Before we highlight Archie's biggest mistakes in his downslide, it is important to make it crystal clear that he didn't lose his fortune by playing poker. He won big time playing poker. We aren't talking about playing ring games; although Archie has won lots of money in ring games over many years, he has also had his share of losses in them as well. What he prefers is playing heads-up poker if possible for huge amounts of money. Archie has said, "I liked to play the highest limits possible, where other people might look on but couldn't afford to sit down and play. I preferred playing heads up, because there is more skill needed to win. I wanted to eliminate the luck factor. There is more luck in the ring games, where other players will make mistakes and it will cost you."
Archie continued, "You have no idea what I went through for years, as I might start up a heads-up match, and players would try and slide into the game on me. In boxing or pool, you face one opponent, not nine others at the same time. If you play against one guy you're at 50% to win. If there are ten players in the game, your chances of winning are 10%. It takes more skill and aggressive strategy to win at heads-up poker. You can't wait for aces or kings playing heads up. Waiting for hours and hours is what you have to do in a ring game. Guess what? I don't want to wait anymore. I was a waiter; I was a waiter 40 years ago at 17, and I don't want to wait anymore! I love action on every hand. Boxing is pure skill, one on one. Shooting pool is pure skill, one on one, just as playing heads-up poker is. The best players with the most skill are going to win the money! In heads-up poker, you better mix it up on every hand, like a boxer has to do in every round, or you are going to get yourself knocked out!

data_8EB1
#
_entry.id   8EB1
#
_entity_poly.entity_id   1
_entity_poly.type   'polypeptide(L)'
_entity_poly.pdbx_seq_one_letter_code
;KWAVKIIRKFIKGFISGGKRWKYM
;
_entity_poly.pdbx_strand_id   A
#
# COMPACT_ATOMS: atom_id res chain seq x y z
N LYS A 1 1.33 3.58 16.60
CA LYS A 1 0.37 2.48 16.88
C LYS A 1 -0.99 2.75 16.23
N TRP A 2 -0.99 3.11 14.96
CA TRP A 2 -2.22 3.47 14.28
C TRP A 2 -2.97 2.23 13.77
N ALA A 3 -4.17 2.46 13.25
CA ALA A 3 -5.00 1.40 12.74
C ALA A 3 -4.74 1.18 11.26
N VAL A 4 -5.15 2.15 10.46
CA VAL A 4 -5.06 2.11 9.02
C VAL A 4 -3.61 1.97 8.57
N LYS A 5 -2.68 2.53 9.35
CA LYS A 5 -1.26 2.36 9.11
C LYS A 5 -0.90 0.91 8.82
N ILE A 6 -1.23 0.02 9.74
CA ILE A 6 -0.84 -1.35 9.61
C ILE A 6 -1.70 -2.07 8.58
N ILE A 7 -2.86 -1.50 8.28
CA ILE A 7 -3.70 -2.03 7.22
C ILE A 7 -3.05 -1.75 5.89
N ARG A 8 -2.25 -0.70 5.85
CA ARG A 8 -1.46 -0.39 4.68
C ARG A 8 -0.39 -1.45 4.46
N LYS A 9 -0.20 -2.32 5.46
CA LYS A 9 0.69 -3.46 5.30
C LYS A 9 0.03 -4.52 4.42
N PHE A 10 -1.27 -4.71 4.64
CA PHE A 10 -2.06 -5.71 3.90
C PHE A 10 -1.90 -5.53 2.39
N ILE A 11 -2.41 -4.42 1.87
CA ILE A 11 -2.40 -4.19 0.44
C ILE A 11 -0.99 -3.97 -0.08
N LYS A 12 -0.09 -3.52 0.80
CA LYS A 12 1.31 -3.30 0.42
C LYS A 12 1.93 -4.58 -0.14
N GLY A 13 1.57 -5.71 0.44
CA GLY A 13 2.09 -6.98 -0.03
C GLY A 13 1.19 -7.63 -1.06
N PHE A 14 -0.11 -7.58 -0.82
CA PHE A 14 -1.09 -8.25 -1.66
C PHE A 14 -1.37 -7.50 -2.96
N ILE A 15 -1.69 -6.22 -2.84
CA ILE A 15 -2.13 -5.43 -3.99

"When I had the big money, I had the power. I set the terms of the matches. They lined up to take a shot at me, and I always had to play the best players. I was like Fort Knox with all the gold, and if they wanted to take it from me, they would have to try it one on one. They tried everything, and a few might win one or two sessions, but in the long run, no one really beat me heads up. All they did was add more millions to the millions I had already won. It is funny, as some of the biggest names in the poker world might brag they beat me three times when they played me, but they need to jog their memory a little bit. In ring games it is very possible they won, while I lost in the session, but playing heads up, there is no person on the planet who could ever handle me. If any reporter or person in the news media hears a player say otherwise, they need to press them on this distinction. Playing ring games verses heads-up poker are two completely different worlds!"
At this point of the conversation I asked Archie, "Was there a point during your 1992-1995 streak, where these great poker players stopped playing you heads up?"